Whether celebrating Cinco de Mayo or not, El Sol is a draw in Harrisburg

  • By Phantom Diner

I wanted to get to El Sol Mexican Restaurant ahead of Cinco de Mayo, the annual day of celebration of Mexican culture, heritage and, of course, food, because I figured I’d never get in the place on May 5.

So, I went days earlier, on a weeknight and it still was pretty crowded.

Also, I hadn’t been to the quaint and charming eatery on South Third Street in Harrisburg in some time. And I read PennLive’s report that owner Juan Garcia, who opened El Sol 14 years ago, plans to also open a West Shore location in the coming months, and is “weighing” his downtown lease renewal.

Phantom Diner logoI’m hoping that doesn’t mean El Sol moves, but I didn’t want to take any chances.

Downtown dining, due to the pandemic, has been more than rough on all restaurants. And parking at Garcia’s Third Street site can be especially problematic.

But the venue, in terms of feel and atmosphere, décor and service flow, always struck me as pretty close to perfect.

It’s got a lovely bar, colorful wall art, high ceilings, terracotta-tile flooring, wooden tables featuring, during my visit, one red and one white rose in a thin vase, all located in a stately building, which appeals to my urban bias.

So, there I was with my dining partner to enjoy one of the city’s most popular restaurants, where even the simple complementary chips and salsa taste better than expected.

Of course, those chips, and, in my view, all Mexican food, call for the sort of adult beverages that go best with the cuisine. There are a variety of margaritas here, but the regular house margarita, large and just $7, was proclaimed perfection. And I went with full-bodied Dos Equis Ambar, one of several Mexican beers offered along with a few domestic choices. But why go there when you’re here?

One reason El Sol is so popular is variety. The menu is huge. But since Mexican food relies on basically the same elements, namely corn, tomatoes, chili peppers, beans, rice, cheese, beef, chicken, avocados, a big Mexican menu doesn’t imply the freshness risks of, say, a big roadhouse menu.

The wide choice of dinner appetizers, mostly priced in $8 to $13 range, includes: homemade corn tortillas with beans, steak, cilantro and salsa verde; grilled veggies, including nopal (cactus paddle) in a portobella mushroom cap; jumbo shrimp with shrimp ceviche; and a salsa sampler with refried beans and pico de gallo, a chopped tomato, onion and peppers salsa.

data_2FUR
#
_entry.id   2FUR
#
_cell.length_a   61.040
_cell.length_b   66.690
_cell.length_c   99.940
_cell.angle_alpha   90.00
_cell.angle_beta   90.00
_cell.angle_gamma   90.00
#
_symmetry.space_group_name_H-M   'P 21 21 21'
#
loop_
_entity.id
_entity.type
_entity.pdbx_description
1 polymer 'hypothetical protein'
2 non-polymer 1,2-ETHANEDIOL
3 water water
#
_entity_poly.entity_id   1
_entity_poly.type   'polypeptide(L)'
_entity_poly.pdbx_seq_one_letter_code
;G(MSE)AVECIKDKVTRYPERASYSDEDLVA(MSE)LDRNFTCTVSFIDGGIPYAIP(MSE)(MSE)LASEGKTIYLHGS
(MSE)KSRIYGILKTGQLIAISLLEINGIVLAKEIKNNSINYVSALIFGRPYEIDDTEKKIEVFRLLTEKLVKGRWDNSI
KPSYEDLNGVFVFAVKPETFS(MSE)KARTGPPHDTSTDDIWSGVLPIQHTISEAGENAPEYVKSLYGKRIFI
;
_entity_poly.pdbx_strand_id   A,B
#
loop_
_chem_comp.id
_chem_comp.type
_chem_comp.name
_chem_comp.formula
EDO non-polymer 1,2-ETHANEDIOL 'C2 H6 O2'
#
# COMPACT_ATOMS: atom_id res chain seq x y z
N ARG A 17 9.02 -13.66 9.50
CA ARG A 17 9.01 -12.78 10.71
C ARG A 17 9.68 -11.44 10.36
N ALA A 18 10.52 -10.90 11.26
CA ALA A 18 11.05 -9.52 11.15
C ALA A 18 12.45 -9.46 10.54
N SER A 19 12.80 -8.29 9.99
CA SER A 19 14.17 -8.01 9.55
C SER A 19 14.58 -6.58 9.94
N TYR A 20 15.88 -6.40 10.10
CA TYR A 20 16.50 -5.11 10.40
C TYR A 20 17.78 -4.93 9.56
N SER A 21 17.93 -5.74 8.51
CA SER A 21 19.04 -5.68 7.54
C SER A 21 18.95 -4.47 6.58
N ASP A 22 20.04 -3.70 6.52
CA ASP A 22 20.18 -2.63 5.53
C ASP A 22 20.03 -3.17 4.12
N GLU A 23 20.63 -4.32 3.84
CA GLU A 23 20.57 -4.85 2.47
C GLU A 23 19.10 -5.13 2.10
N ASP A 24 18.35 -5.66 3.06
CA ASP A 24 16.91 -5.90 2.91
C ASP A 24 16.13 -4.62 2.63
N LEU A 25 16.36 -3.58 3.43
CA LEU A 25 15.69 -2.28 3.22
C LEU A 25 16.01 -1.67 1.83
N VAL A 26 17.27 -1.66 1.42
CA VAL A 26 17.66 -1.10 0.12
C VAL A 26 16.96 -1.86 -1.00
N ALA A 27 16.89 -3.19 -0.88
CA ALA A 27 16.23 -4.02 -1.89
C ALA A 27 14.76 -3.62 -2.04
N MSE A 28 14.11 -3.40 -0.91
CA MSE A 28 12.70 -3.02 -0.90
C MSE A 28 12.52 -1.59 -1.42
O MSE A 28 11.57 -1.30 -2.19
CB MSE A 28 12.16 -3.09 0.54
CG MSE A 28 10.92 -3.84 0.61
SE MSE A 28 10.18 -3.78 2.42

As a matter of full disclosure, the everybody-loves-it guacamole is snack dip I’ve never been overly attracted to. But my dining partner wanted it. And it was amazingly fresh and tasty, beautifully presented and almost immediately gone.

There are, as you can imagine, generous and reasonably-priced dinner-size servings of ceviche with shrimp, scallops or tilapia; salads with chicken, steak or shrimp; soft tacos with steak, fish or pork; lots of fajitas and multiple enchiladas with veggies, steak, fish, etc.; table-top grilled steak, chicken or seafood parrilladas; and my personal favorite, Molcajetes Mixto, a volcanic rock bowl with steak, shrimp, mushrooms and cheese melted together, served sizzling, with a side of rice, beans and warm tortillas.

This black bowl literally erupts with flavor and includes a large mild poblano pepper, two big scallions and some fresh orange slice. It simulates, because of its temperature, eating out of a volcano. I ate some of it right from the bowl, and put some into tortillas along with the rice and beans. All of it was delicious.

My dining partner opted for Enchiladas Mexicanas, three corn tortillas filled with shredded chicken, sauteed onions and tomatoes, topped with salsa ranchera and served with salad, beans and rice. It was highly-praised and a huge serving, some of which came home.

I also was talked into dessert: fried ice cream, a dish I’ve tended to regard as just plain silly.

But let me tell you, for $7 and large enough to share, this dish of vanilla ice cream flash-fried with crumbs and served atop some sort of thin, sweet tortilla-like cookie, along with big dollops of whipped cream, all drizzled with chocolate sauce, is an eating experience I now recommend.

I sincerely hope El Sol stays in downtown Harrisburg. And I understand Garcia expanding to the West Shore. Optimally, his success continues at both locations, and his food and level of service is available to greater numbers of Central Pennsylvanians, whether celebrating Cinco de Mayo or not.



18 S. Third St., Harrisburg

Open for lunch and dinner Monday through Friday; dinner Saturday, 4 p.m. to 11 p.m.; Sunday brunch, 10 a.m. to 3 p.m.

Reservations recommended through Open Table or by calling 717-901-5050


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